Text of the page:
Why the cost of drywall matters to Fort McMurray

Spiking drywall prices could impact the rebuilding efforts in Fort McMurray

VICTORIA – Drywall prices across Western Canada have shot through the roof after the federal government imposed preliminary anti-dumping tariffs of up to 276 per cent on gypsum board products imported from the United States.

Builders and suppliers fear the ruling could disrupt the supply of the boarding used in walls and ceilings and threaten the completion of residential, commercial and public projects. The tariffs also risk bankrupting contractors who operate under fixed-priced contracts.

A spokesman for Canada’s largest independent gypsum supplier said Tuesday the tariffs undermines the stability of the industry and could impact the rebuilding efforts in Fort McMurray, where thousands of buildings were destroyed by fire earlier this year.

“If we can’t get enough material to ship into the province of Alberta then as Fort McMurray stands, it would be affected like everybody else,” said Doug Skrepnek, chief executive officer at WSB Titan in a telephone interview from Vaughan, Ont.

He said the surprise decision on tariffs hammered the industry.

“On Sept. 6 we went from understanding there may be a tariff to there is a tariff and that tariff will add between 50 and 60 per cent, depending upon the market, price increase to our customers,” said Skrepnek, whose company supplies one in every six sheets of drywall used in Canada.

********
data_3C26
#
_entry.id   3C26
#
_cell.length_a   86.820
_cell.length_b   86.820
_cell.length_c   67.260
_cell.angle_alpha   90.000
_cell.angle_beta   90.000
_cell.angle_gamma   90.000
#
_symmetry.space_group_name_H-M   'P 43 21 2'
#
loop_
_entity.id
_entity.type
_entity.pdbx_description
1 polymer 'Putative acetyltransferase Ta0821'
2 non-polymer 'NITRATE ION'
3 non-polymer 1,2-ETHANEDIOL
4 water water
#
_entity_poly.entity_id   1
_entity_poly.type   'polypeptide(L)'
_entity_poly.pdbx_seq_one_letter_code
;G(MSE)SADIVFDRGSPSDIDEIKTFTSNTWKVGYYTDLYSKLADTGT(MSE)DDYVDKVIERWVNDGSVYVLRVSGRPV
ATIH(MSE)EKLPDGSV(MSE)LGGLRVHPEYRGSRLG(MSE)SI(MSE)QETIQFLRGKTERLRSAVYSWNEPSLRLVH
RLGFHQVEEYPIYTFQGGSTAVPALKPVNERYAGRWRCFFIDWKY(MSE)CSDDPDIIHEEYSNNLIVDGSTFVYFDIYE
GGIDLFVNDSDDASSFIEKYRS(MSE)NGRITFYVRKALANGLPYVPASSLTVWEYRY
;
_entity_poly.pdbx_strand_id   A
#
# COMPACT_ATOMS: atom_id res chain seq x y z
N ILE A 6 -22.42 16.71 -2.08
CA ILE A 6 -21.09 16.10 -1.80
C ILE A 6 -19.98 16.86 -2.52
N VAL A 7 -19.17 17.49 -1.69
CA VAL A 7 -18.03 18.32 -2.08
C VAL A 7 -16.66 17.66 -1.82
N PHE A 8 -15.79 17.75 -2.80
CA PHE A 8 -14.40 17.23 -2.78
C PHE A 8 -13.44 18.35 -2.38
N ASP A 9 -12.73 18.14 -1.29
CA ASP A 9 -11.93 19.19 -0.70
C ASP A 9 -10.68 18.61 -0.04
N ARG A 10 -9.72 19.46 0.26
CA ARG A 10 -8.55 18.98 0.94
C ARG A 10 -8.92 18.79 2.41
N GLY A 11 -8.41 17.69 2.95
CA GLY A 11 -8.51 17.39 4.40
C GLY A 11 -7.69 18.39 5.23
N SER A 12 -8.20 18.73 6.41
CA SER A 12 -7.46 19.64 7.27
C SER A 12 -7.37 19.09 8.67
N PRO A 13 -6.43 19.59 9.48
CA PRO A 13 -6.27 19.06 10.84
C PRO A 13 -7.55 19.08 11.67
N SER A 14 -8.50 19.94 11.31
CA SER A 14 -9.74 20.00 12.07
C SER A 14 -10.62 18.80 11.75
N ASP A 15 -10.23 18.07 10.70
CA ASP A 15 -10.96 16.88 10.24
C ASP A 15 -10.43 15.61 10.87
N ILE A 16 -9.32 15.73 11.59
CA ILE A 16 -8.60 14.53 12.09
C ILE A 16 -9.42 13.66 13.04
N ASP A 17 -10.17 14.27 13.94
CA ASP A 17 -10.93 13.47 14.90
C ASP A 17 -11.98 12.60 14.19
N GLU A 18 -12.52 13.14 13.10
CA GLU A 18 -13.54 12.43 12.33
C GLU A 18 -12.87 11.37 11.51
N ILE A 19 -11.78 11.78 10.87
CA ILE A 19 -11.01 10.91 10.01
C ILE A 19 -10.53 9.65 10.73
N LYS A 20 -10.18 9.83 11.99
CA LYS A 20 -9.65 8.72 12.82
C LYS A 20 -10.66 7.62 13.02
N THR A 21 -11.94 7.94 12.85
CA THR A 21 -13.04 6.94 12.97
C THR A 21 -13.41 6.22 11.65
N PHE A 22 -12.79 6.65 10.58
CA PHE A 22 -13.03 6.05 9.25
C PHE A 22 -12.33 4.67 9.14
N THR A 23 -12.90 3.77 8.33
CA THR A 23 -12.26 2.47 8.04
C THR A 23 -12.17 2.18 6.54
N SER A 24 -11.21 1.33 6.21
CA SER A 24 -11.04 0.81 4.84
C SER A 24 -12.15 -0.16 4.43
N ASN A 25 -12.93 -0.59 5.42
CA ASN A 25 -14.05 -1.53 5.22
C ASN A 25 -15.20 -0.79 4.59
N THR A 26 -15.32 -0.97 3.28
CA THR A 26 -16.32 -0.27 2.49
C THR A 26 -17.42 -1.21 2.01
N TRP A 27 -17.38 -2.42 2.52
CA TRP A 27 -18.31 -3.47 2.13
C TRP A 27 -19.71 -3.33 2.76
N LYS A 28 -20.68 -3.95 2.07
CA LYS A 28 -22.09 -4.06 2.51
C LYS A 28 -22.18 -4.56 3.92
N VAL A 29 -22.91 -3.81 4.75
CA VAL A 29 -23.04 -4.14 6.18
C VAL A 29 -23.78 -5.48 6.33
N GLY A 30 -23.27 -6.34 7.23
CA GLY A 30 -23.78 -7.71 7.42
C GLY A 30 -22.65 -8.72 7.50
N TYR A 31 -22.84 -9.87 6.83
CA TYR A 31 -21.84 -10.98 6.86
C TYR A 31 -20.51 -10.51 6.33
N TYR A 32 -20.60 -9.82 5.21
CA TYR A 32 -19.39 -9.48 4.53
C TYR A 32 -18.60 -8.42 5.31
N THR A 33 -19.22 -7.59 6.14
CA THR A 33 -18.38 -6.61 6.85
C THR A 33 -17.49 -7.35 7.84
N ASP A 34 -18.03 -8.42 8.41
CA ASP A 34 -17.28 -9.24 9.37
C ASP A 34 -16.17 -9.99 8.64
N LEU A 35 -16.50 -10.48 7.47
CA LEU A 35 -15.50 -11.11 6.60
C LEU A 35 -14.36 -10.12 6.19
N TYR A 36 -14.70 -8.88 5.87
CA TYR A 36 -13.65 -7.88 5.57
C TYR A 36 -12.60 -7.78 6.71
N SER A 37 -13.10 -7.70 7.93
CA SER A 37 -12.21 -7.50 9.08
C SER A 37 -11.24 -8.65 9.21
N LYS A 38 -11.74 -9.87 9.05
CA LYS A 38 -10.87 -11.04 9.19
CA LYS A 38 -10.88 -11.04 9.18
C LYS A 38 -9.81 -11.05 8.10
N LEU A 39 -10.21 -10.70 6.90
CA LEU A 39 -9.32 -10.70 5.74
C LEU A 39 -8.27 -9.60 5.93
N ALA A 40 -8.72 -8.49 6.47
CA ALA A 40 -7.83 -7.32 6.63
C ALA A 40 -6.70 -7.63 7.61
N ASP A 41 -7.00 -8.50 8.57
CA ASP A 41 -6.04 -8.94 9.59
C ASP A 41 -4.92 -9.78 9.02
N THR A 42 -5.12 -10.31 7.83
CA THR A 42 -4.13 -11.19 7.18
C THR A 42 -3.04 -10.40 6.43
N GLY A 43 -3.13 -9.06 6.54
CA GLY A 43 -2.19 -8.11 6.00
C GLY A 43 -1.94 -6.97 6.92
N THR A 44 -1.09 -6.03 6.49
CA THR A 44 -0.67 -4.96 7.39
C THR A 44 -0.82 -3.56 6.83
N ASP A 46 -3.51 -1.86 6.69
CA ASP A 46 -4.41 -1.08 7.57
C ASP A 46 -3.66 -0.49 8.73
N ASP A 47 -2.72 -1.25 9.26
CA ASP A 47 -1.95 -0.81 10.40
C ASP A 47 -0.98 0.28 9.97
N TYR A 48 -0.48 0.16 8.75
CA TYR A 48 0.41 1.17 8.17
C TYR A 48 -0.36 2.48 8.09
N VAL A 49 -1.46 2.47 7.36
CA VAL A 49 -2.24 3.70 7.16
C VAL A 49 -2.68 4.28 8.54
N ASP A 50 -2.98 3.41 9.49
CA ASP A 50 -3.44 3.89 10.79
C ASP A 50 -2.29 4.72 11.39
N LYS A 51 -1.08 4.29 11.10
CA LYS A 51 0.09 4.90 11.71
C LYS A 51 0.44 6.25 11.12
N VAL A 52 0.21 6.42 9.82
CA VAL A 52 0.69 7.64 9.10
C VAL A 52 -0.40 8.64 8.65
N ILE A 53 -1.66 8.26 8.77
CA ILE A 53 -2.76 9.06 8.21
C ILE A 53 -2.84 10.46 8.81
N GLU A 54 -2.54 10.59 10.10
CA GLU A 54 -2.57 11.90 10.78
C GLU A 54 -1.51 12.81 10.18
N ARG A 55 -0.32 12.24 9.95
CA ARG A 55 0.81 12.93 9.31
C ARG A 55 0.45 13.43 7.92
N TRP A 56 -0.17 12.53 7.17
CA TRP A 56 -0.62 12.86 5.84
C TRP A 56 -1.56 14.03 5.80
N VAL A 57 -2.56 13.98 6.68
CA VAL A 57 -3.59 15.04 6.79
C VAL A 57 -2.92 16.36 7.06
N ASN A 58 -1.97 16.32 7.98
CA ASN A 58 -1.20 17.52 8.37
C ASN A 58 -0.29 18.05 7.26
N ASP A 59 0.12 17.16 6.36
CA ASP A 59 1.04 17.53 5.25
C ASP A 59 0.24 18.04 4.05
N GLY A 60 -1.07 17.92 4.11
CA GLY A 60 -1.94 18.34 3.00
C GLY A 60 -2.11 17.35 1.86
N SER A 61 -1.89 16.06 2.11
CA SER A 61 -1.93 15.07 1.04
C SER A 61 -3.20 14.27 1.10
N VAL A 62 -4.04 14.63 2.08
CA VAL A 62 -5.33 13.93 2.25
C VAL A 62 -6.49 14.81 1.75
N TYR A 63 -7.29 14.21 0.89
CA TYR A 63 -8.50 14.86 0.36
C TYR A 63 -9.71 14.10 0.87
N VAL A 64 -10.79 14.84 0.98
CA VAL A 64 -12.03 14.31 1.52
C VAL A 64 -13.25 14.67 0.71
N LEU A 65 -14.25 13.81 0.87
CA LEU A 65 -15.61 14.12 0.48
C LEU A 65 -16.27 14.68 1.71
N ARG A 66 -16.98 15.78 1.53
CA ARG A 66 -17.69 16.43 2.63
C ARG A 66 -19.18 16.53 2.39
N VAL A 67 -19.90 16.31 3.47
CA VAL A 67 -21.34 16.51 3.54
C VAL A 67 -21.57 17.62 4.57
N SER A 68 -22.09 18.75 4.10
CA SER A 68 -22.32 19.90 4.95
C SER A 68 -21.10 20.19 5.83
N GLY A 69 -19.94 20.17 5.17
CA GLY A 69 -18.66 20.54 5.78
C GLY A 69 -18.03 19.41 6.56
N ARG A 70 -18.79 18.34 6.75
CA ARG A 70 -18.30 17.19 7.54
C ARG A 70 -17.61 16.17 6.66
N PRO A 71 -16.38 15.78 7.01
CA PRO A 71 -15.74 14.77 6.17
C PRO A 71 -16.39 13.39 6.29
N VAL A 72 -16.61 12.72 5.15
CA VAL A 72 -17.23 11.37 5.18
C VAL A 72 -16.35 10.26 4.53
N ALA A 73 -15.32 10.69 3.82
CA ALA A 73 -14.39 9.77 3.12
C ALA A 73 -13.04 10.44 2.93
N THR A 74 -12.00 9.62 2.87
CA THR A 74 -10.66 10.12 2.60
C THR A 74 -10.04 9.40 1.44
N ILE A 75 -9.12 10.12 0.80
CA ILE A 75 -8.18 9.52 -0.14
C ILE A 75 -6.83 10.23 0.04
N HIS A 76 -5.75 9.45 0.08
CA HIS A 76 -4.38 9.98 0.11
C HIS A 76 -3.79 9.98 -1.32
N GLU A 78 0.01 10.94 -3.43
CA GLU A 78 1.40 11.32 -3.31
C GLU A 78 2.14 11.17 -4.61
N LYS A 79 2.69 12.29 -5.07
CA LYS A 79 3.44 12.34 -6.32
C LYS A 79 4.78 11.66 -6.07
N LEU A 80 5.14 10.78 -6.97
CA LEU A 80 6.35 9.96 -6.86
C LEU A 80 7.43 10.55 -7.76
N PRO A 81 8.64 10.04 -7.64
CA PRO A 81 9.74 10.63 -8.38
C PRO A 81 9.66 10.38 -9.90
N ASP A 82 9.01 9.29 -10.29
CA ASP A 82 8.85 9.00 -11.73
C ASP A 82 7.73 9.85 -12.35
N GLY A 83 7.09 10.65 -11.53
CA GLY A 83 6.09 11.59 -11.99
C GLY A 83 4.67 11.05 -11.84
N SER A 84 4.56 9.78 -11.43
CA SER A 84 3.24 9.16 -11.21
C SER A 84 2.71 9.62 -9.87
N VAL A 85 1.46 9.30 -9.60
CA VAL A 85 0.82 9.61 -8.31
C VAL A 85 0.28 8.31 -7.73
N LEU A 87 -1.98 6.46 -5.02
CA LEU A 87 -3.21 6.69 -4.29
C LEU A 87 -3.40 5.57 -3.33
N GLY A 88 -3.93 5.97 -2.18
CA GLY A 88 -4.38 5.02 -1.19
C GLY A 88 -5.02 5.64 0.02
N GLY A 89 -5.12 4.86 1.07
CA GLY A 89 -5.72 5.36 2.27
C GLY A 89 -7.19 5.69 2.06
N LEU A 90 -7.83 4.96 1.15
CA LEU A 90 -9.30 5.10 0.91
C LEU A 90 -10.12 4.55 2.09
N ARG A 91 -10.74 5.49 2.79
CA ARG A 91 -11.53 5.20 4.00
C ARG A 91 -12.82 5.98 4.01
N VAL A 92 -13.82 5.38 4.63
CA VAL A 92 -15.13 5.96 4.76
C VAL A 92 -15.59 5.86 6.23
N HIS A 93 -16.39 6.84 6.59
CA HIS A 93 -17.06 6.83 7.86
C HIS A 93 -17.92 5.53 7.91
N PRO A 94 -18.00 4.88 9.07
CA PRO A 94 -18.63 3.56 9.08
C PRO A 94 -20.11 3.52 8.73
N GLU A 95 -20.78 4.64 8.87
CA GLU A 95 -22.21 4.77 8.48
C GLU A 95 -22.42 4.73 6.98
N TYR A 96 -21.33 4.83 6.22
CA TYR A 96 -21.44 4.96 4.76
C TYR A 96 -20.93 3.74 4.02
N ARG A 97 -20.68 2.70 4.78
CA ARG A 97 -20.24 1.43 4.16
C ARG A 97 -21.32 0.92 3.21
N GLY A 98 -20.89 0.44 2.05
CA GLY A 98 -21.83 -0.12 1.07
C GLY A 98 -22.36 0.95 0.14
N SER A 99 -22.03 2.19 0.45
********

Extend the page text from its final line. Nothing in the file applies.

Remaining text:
The Canada Border Services Agency imposed preliminary tariffs last Tuesday on U.S. gypsum board imported into Canada for use in British Columbia, Alberta, Saskatchewan, Manitoba and the Yukon and Northwest Territories.

A CBSA statement issued Tuesday said Canadian producers have legislated rights to seek protection from dumped imports by way of duties.

“Following a complaint filed on April 18, 2016, by CertainTeed Gypsum Canada Inc. of Mississauga, Ont., the CBSA initiated an investigation on June 6, 2016,” said the statement. “The CBSA made a preliminary determination of dumping on September 6, 2016 and provisional duties were imposed at that time to offset the dumping.”

No one from CertainTeed Gypsum Canada was not immediately available for comment.

Skrepnek said CertainTeed has gypsum production plants in Vancouver, Calgary and Winnipeg, but the operations are only able to supply between 40 and 60 per cent of the building needs in Western Canada.

The limited supply of CertainTeed gypsum in Western Canada is one reason why U.S. product is imported into Canada, he said.

The CBSA decision is under review for the next three months, but the import duty will remain until a final decision is made, Skrepnek said.

“It is my hope and my desire someone listens and realizes there are thousands of people who really can’t wait 90 days for someone to realize this is a massive issue that needs to be dealt with today,” he said.

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